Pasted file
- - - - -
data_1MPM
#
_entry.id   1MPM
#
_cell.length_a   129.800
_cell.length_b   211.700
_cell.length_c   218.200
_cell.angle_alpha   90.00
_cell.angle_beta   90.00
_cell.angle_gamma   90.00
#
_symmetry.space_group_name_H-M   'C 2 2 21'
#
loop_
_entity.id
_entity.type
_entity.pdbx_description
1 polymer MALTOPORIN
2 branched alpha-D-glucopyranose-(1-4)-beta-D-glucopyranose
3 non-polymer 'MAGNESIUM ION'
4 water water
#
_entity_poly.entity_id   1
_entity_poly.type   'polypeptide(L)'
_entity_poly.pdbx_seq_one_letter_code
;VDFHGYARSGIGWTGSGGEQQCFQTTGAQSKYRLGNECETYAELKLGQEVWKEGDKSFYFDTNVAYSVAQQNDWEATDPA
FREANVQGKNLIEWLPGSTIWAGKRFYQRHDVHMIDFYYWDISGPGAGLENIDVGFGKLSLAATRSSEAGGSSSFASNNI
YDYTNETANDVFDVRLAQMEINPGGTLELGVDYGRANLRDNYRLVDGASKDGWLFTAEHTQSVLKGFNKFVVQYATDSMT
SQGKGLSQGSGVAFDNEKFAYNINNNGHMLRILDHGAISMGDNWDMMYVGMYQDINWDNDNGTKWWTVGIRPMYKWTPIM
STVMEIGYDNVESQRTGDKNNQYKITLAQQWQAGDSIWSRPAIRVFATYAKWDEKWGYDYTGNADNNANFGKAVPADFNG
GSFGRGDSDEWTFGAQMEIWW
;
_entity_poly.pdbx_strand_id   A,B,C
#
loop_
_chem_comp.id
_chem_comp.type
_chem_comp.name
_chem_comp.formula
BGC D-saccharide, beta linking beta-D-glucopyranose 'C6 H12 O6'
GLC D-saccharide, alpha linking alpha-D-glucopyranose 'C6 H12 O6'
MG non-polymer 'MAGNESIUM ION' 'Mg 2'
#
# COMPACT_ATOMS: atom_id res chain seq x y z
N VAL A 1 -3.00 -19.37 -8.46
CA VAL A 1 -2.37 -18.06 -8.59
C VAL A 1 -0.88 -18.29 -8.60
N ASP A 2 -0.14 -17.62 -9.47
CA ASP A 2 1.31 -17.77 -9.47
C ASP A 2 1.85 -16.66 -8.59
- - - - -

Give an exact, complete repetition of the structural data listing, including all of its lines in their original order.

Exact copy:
data_1MPM
#
_entry.id   1MPM
#
_cell.length_a   129.800
_cell.length_b   211.700
_cell.length_c   218.200
_cell.angle_alpha   90.00
_cell.angle_beta   90.00
_cell.angle_gamma   90.00
#
_symmetry.space_group_name_H-M   'C 2 2 21'
#
loop_
_entity.id
_entity.type
_entity.pdbx_description
1 polymer MALTOPORIN
2 branched alpha-D-glucopyranose-(1-4)-beta-D-glucopyranose
3 non-polymer 'MAGNESIUM ION'
4 water water
#
_entity_poly.entity_id   1
_entity_poly.type   'polypeptide(L)'
_entity_poly.pdbx_seq_one_letter_code
;VDFHGYARSGIGWTGSGGEQQCFQTTGAQSKYRLGNECETYAELKLGQEVWKEGDKSFYFDTNVAYSVAQQNDWEATDPA
FREANVQGKNLIEWLPGSTIWAGKRFYQRHDVHMIDFYYWDISGPGAGLENIDVGFGKLSLAATRSSEAGGSSSFASNNI
YDYTNETANDVFDVRLAQMEINPGGTLELGVDYGRANLRDNYRLVDGASKDGWLFTAEHTQSVLKGFNKFVVQYATDSMT
SQGKGLSQGSGVAFDNEKFAYNINNNGHMLRILDHGAISMGDNWDMMYVGMYQDINWDNDNGTKWWTVGIRPMYKWTPIM
STVMEIGYDNVESQRTGDKNNQYKITLAQQWQAGDSIWSRPAIRVFATYAKWDEKWGYDYTGNADNNANFGKAVPADFNG
GSFGRGDSDEWTFGAQMEIWW
;
_entity_poly.pdbx_strand_id   A,B,C
#
loop_
_chem_comp.id
_chem_comp.type
_chem_comp.name
_chem_comp.formula
BGC D-saccharide, beta linking beta-D-glucopyranose 'C6 H12 O6'
GLC D-saccharide, alpha linking alpha-D-glucopyranose 'C6 H12 O6'
MG non-polymer 'MAGNESIUM ION' 'Mg 2'
#
# COMPACT_ATOMS: atom_id res chain seq x y z
N VAL A 1 -3.00 -19.37 -8.46
CA VAL A 1 -2.37 -18.06 -8.59
C VAL A 1 -0.88 -18.29 -8.60
N ASP A 2 -0.14 -17.62 -9.47
CA ASP A 2 1.31 -17.77 -9.47
C ASP A 2 1.85 -16.66 -8.59